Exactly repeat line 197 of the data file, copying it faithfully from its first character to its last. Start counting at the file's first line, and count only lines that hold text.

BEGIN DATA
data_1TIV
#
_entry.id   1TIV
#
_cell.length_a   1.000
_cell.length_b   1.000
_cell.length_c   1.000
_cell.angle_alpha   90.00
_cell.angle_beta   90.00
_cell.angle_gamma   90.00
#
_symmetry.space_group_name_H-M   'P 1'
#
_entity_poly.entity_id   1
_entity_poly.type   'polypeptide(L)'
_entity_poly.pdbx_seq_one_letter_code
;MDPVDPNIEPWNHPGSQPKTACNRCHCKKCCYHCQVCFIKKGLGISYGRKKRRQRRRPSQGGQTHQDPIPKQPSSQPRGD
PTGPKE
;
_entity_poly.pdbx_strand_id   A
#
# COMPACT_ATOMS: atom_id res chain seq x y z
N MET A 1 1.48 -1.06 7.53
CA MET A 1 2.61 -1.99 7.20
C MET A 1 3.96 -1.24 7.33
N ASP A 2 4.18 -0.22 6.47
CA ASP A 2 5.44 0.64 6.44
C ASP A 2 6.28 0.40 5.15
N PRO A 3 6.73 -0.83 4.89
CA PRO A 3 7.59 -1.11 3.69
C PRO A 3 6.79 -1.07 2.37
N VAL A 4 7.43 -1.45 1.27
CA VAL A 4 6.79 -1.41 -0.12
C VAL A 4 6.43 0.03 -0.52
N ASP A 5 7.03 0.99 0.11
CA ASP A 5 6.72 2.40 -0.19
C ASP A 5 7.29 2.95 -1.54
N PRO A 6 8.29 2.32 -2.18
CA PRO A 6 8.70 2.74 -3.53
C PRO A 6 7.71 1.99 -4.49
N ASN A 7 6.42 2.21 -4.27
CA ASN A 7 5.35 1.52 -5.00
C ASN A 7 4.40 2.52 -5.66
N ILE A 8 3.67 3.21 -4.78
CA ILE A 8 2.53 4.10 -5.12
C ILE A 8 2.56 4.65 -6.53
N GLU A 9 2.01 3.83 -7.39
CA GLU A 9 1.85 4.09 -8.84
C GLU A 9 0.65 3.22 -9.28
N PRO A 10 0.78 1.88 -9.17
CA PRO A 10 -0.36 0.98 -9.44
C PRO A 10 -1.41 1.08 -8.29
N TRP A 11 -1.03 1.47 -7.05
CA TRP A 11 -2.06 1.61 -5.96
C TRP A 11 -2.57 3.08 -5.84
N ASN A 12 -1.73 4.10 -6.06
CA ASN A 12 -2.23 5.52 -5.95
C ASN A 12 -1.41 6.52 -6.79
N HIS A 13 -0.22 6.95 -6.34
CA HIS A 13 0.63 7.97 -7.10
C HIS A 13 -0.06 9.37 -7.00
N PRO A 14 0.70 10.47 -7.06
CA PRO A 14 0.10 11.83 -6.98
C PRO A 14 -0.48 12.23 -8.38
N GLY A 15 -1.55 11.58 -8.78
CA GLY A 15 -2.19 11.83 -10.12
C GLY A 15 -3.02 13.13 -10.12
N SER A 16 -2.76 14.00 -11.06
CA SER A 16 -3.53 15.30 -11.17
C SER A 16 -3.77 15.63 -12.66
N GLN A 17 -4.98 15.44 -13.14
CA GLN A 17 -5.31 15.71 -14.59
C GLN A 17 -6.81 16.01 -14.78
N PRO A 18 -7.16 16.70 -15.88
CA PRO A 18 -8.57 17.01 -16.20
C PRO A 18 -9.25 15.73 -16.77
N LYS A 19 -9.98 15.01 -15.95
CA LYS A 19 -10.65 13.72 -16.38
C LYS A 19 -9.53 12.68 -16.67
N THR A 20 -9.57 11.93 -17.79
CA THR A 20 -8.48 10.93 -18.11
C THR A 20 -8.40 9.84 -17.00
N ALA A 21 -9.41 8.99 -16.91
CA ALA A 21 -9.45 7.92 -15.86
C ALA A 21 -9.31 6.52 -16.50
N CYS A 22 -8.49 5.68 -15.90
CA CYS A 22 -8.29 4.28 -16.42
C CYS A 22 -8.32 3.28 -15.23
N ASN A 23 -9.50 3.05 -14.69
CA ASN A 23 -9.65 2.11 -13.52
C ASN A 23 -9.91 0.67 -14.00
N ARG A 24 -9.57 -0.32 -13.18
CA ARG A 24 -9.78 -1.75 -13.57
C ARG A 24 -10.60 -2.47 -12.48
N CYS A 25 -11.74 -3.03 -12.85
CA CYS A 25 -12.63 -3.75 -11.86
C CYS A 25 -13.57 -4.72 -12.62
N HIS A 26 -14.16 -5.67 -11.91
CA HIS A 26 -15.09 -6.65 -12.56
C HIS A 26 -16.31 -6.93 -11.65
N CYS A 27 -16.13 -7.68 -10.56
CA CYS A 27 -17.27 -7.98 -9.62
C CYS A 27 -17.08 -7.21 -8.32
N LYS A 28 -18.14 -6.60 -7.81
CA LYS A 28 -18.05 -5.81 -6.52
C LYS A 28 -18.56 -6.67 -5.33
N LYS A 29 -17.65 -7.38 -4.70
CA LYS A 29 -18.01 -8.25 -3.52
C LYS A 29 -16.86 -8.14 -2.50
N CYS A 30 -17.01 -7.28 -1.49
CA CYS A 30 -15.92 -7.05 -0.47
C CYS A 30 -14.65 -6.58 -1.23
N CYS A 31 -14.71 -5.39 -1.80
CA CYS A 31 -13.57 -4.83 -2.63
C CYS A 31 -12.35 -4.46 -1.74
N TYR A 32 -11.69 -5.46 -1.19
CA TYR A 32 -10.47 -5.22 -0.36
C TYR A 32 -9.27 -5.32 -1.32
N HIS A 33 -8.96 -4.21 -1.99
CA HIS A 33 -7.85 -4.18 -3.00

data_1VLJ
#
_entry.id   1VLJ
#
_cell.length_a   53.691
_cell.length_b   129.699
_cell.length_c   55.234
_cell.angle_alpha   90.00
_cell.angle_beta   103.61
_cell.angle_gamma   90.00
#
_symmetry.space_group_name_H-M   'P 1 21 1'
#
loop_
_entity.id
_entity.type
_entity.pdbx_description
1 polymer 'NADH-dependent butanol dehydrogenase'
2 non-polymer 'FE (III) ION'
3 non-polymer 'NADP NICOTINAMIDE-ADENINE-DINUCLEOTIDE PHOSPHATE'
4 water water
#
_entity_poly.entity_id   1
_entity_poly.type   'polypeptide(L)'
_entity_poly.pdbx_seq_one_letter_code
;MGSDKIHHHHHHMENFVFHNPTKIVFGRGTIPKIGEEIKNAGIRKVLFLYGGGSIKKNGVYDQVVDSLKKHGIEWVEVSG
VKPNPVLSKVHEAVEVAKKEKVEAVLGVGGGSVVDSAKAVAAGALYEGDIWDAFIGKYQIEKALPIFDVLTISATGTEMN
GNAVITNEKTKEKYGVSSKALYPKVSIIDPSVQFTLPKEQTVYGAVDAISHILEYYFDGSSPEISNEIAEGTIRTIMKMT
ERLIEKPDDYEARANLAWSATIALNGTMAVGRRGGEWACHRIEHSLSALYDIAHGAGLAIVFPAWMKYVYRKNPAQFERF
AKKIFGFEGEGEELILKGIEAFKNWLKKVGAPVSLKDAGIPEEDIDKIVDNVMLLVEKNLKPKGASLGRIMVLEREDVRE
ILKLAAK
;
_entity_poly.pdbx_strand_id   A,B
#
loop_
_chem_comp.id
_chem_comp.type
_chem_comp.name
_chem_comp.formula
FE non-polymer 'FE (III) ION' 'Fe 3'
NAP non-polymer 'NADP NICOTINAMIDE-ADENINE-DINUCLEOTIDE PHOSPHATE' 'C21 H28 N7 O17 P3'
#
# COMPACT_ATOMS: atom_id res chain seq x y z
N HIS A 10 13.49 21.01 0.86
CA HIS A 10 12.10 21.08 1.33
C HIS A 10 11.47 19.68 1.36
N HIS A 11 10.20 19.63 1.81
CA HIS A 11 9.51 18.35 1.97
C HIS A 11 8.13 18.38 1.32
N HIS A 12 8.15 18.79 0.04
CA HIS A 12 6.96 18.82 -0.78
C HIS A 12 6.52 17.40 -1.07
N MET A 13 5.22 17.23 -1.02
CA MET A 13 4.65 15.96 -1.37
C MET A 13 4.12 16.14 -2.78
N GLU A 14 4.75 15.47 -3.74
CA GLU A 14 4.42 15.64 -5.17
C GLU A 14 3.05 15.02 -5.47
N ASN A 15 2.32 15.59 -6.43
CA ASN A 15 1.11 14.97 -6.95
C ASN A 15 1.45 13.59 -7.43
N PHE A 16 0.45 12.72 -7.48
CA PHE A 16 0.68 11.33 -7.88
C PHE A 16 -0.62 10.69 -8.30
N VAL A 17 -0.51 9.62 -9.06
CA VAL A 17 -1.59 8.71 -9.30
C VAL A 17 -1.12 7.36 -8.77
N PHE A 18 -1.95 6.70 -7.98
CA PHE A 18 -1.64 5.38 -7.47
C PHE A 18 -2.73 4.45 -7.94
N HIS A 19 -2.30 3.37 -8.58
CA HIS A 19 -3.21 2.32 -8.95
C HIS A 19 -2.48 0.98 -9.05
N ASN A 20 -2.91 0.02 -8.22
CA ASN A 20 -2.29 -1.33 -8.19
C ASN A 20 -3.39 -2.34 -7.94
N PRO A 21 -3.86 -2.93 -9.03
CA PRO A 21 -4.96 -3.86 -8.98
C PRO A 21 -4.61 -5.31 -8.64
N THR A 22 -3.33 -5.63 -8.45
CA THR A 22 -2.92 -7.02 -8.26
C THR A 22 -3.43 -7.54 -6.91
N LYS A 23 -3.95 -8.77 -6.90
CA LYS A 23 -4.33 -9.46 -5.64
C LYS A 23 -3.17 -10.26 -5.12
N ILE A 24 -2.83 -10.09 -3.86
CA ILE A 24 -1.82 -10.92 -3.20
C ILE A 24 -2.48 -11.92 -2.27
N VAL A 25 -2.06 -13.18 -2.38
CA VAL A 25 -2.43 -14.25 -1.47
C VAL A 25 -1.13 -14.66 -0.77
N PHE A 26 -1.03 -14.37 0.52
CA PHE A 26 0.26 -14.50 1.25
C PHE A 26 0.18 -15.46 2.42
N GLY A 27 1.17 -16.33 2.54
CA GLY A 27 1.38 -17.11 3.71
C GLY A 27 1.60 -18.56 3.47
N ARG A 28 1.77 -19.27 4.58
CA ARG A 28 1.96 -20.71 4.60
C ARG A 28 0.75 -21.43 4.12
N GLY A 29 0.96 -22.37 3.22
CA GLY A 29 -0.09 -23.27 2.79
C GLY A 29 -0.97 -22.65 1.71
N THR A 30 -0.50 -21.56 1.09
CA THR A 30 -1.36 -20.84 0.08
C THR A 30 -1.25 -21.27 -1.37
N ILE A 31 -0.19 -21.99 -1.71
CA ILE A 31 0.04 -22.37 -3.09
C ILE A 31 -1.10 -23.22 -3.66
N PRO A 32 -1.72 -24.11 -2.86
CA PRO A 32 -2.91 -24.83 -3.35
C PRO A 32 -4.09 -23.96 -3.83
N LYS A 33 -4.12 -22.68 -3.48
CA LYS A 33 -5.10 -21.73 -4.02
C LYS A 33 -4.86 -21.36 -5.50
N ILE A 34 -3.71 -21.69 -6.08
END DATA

N PRO A 21 -3.86 -2.93 -9.03